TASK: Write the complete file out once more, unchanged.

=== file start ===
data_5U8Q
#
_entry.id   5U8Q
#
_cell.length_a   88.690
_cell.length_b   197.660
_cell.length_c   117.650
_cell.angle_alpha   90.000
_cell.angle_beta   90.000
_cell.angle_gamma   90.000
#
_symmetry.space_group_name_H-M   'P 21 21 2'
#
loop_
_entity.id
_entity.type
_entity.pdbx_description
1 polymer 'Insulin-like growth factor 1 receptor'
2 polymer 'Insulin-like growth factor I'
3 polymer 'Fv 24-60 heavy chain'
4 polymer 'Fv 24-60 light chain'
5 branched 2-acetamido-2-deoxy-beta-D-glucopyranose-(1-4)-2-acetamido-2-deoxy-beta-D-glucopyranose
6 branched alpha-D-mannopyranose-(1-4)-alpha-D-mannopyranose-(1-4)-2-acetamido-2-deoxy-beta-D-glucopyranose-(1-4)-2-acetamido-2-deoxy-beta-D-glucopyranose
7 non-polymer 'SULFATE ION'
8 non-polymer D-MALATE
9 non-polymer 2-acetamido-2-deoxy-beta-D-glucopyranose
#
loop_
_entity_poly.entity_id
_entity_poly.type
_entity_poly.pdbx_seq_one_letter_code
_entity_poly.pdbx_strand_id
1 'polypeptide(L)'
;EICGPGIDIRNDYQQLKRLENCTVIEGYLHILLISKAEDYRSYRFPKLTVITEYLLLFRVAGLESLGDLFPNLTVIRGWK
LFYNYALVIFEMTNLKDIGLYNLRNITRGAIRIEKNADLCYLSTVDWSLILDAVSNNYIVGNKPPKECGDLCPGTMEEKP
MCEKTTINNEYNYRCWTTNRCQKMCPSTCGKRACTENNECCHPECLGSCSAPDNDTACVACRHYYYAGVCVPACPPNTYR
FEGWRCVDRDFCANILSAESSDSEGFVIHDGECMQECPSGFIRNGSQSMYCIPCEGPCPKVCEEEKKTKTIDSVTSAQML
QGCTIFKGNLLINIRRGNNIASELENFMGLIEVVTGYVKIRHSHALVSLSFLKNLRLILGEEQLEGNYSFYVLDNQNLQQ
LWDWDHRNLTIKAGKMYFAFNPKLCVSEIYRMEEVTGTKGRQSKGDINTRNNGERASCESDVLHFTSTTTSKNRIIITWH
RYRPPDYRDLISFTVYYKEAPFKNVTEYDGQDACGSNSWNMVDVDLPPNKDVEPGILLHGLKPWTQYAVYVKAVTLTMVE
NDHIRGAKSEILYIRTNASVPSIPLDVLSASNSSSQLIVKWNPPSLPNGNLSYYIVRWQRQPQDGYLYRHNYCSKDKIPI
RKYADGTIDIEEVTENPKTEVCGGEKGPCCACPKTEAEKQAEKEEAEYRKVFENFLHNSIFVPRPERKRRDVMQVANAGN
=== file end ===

data_5U8Q
#
_entry.id   5U8Q
#
_cell.length_a   88.690
_cell.length_b   197.660
_cell.length_c   117.650
_cell.angle_alpha   90.000
_cell.angle_beta   90.000
_cell.angle_gamma   90.000
#
_symmetry.space_group_name_H-M   'P 21 21 2'
#
loop_
_entity.id
_entity.type
_entity.pdbx_description
1 polymer 'Insulin-like growth factor 1 receptor'
2 polymer 'Insulin-like growth factor I'
3 polymer 'Fv 24-60 heavy chain'
4 polymer 'Fv 24-60 light chain'
5 branched 2-acetamido-2-deoxy-beta-D-glucopyranose-(1-4)-2-acetamido-2-deoxy-beta-D-glucopyranose
6 branched alpha-D-mannopyranose-(1-4)-alpha-D-mannopyranose-(1-4)-2-acetamido-2-deoxy-beta-D-glucopyranose-(1-4)-2-acetamido-2-deoxy-beta-D-glucopyranose
7 non-polymer 'SULFATE ION'
8 non-polymer D-MALATE
9 non-polymer 2-acetamido-2-deoxy-beta-D-glucopyranose
#
loop_
_entity_poly.entity_id
_entity_poly.type
_entity_poly.pdbx_seq_one_letter_code
_entity_poly.pdbx_strand_id
1 'polypeptide(L)'
;EICGPGIDIRNDYQQLKRLENCTVIEGYLHILLISKAEDYRSYRFPKLTVITEYLLLFRVAGLESLGDLFPNLTVIRGWK
LFYNYALVIFEMTNLKDIGLYNLRNITRGAIRIEKNADLCYLSTVDWSLILDAVSNNYIVGNKPPKECGDLCPGTMEEKP
MCEKTTINNEYNYRCWTTNRCQKMCPSTCGKRACTENNECCHPECLGSCSAPDNDTACVACRHYYYAGVCVPACPPNTYR
FEGWRCVDRDFCANILSAESSDSEGFVIHDGECMQECPSGFIRNGSQSMYCIPCEGPCPKVCEEEKKTKTIDSVTSAQML
QGCTIFKGNLLINIRRGNNIASELENFMGLIEVVTGYVKIRHSHALVSLSFLKNLRLILGEEQLEGNYSFYVLDNQNLQQ
LWDWDHRNLTIKAGKMYFAFNPKLCVSEIYRMEEVTGTKGRQSKGDINTRNNGERASCESDVLHFTSTTTSKNRIIITWH
RYRPPDYRDLISFTVYYKEAPFKNVTEYDGQDACGSNSWNMVDVDLPPNKDVEPGILLHGLKPWTQYAVYVKAVTLTMVE
NDHIRGAKSEILYIRTNASVPSIPLDVLSASNSSSQLIVKWNPPSLPNGNLSYYIVRWQRQPQDGYLYRHNYCSKDKIPI
RKYADGTIDIEEVTENPKTEVCGGEKGPCCACPKTEAEKQAEKEEAEYRKVFENFLHNSIFVPRPERKRRDVMQVANAGN